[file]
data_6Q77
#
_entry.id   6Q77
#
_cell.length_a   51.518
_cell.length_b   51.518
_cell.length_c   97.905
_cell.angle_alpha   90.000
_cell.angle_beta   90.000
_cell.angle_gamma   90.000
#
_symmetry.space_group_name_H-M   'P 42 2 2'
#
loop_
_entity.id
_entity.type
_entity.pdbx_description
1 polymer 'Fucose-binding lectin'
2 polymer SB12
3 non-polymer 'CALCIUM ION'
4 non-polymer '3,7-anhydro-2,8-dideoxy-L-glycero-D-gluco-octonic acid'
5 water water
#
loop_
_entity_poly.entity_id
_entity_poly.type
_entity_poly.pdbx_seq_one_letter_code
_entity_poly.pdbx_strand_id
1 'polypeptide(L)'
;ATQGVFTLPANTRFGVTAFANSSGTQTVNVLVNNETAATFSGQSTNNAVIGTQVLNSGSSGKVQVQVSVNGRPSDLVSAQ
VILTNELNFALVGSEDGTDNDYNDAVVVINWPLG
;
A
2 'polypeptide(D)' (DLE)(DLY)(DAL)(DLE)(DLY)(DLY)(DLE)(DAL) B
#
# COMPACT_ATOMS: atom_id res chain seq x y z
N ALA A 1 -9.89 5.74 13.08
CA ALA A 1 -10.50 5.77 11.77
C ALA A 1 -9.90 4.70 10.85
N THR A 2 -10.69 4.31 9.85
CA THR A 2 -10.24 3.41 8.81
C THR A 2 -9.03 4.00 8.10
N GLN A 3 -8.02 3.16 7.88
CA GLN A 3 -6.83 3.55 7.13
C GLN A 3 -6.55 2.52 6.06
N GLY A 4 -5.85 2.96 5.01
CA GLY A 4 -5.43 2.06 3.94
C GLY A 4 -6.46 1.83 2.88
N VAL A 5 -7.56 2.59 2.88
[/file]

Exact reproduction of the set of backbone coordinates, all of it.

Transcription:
data_6Q77
#
_entry.id   6Q77
#
_cell.length_a   51.518
_cell.length_b   51.518
_cell.length_c   97.905
_cell.angle_alpha   90.000
_cell.angle_beta   90.000
_cell.angle_gamma   90.000
#
_symmetry.space_group_name_H-M   'P 42 2 2'
#
loop_
_entity.id
_entity.type
_entity.pdbx_description
1 polymer 'Fucose-binding lectin'
2 polymer SB12
3 non-polymer 'CALCIUM ION'
4 non-polymer '3,7-anhydro-2,8-dideoxy-L-glycero-D-gluco-octonic acid'
5 water water
#
loop_
_entity_poly.entity_id
_entity_poly.type
_entity_poly.pdbx_seq_one_letter_code
_entity_poly.pdbx_strand_id
1 'polypeptide(L)'
;ATQGVFTLPANTRFGVTAFANSSGTQTVNVLVNNETAATFSGQSTNNAVIGTQVLNSGSSGKVQVQVSVNGRPSDLVSAQ
VILTNELNFALVGSEDGTDNDYNDAVVVINWPLG
;
A
2 'polypeptide(D)' (DLE)(DLY)(DAL)(DLE)(DLY)(DLY)(DLE)(DAL) B
#
# COMPACT_ATOMS: atom_id res chain seq x y z
N ALA A 1 -9.89 5.74 13.08
CA ALA A 1 -10.50 5.77 11.77
C ALA A 1 -9.90 4.70 10.85
N THR A 2 -10.69 4.31 9.85
CA THR A 2 -10.24 3.41 8.81
C THR A 2 -9.03 4.00 8.10
N GLN A 3 -8.02 3.16 7.88
CA GLN A 3 -6.83 3.55 7.13
C GLN A 3 -6.55 2.52 6.06
N GLY A 4 -5.85 2.96 5.01
CA GLY A 4 -5.43 2.06 3.94
C GLY A 4 -6.46 1.83 2.88
N VAL A 5 -7.56 2.59 2.88